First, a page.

However, industry sources claim that the situation is more complicated than just involving an oil price fluctuation, with Closed Loop Recycling having made losses in consecutive years totalling £2.9 million in 2012 and £3.6 million in 2013.

Previously, the Waste & Resources Action Programme which helped fund Closed Loop, said the plant took in about 875 million bottles a year equating to about 35,000 tonnes of material and opened in 2009.

At its peak the plant was taking in excess of 2,000 tonnes of plastic milk bottles per month, making it the largest domestic outlet for the material with talk in 2013, supported by WRAP. Biffa Polymer’s Redcar bottle recycling plant is now the only major UK-based competitor to the Closed Loop site, taking in around 800 tonnes of material per month, much of which is sourced via long-term local authority collection contracts held by Biffa.

Market

While the Dagenham site has been running at a significantly reduced capacity in recent weeks, a complete shutdown of the processing plant is likely to mean that several thousands of tonnes of the material that previously would have been processed in Dagenham will have to be sent elsewhere – most likely overseas.
A plastics industry source, said: “The bottle price may come down. Closed Loop were buying close to 300 tonnes per week, so for the next couple of weeks the bottle price may come down, while the export market absorbs some of the tonnage.”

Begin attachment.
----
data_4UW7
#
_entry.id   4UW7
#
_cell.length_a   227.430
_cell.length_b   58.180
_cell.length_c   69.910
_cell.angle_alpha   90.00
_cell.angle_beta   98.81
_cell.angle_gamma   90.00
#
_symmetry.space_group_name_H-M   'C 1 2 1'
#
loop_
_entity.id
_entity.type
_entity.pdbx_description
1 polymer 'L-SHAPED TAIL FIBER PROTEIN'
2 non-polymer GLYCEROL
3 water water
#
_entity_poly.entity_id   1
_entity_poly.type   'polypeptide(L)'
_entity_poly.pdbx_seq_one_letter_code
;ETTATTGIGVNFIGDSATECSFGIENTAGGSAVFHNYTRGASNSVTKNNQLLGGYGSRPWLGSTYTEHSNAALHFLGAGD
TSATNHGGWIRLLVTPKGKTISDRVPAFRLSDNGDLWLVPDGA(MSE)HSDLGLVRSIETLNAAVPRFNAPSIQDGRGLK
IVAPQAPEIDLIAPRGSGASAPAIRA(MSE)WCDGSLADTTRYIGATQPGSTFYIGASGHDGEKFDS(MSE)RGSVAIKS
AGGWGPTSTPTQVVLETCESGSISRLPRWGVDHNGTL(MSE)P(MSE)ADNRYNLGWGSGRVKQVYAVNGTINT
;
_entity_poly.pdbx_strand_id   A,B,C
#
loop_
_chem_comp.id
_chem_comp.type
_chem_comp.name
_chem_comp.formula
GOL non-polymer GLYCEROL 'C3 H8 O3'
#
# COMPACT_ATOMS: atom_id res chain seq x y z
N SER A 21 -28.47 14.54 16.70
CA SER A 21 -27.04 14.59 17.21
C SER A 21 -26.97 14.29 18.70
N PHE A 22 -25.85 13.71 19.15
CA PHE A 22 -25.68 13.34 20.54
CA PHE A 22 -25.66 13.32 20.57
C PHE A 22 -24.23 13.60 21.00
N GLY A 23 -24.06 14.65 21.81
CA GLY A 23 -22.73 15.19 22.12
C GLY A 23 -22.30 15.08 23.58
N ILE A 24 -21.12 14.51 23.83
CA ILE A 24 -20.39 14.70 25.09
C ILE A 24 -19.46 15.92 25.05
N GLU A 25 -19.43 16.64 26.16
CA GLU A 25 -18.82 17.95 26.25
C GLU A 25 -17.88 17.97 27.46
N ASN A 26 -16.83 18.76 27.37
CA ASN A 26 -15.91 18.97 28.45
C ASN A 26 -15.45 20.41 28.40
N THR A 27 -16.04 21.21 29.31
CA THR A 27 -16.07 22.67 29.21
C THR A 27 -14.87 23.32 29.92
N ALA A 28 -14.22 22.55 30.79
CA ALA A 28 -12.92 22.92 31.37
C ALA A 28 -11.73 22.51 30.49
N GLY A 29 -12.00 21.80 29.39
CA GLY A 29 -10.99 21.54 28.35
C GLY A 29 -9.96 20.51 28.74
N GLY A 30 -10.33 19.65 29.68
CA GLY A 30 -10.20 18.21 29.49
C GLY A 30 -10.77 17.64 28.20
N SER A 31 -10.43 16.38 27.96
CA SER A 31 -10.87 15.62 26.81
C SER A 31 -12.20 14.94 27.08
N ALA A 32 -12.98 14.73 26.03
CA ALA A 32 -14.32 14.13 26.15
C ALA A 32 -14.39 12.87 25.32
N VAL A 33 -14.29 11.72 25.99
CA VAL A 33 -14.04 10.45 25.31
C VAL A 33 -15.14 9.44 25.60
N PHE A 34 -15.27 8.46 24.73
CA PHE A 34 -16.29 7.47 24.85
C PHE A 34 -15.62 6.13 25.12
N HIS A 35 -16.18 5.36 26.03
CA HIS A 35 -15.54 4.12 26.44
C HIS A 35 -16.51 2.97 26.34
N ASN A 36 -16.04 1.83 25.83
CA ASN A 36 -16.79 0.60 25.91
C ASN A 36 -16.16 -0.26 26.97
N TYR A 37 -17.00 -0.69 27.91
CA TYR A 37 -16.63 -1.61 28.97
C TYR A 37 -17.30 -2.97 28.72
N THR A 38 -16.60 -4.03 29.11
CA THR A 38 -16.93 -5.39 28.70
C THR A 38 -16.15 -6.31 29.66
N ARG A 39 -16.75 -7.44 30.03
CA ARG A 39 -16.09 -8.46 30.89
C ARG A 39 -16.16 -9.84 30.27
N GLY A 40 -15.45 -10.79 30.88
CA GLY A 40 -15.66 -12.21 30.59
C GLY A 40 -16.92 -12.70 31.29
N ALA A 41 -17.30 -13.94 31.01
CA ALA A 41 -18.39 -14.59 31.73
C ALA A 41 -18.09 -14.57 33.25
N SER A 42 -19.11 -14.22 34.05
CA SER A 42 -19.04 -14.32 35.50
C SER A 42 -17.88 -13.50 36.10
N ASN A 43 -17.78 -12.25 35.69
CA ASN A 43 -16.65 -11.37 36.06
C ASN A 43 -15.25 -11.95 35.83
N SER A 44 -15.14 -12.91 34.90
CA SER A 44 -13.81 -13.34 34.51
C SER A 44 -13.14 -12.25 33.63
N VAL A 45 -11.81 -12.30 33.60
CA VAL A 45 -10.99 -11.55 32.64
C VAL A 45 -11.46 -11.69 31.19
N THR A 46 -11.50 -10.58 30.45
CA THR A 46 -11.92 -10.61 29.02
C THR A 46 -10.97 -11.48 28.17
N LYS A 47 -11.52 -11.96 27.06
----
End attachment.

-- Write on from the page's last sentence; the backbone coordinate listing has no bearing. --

However, others have warned that uncertainty in the export market caused by wrangling over the future of the Euro as well as a slow-down in purchasing in recent weeks from Chinese buyers is likely to mean that demand from overseas will also soften.

Described as high-tech by WRAP, the organisation is expected to be disappointed at its current plight

Described as high-tech by WRAP, the charity is expected to be disappointed at Closed Loop’s current plight

Before having been placed into administration, Closed Loop is said to have explored the option of a rescue package from several sources including the Department for Environment Food and Rural Affairs (Defra) and the Waste & Resources Action Programme (WRAP) although it is believed that any new funding would have come too late to save the business.

WRAP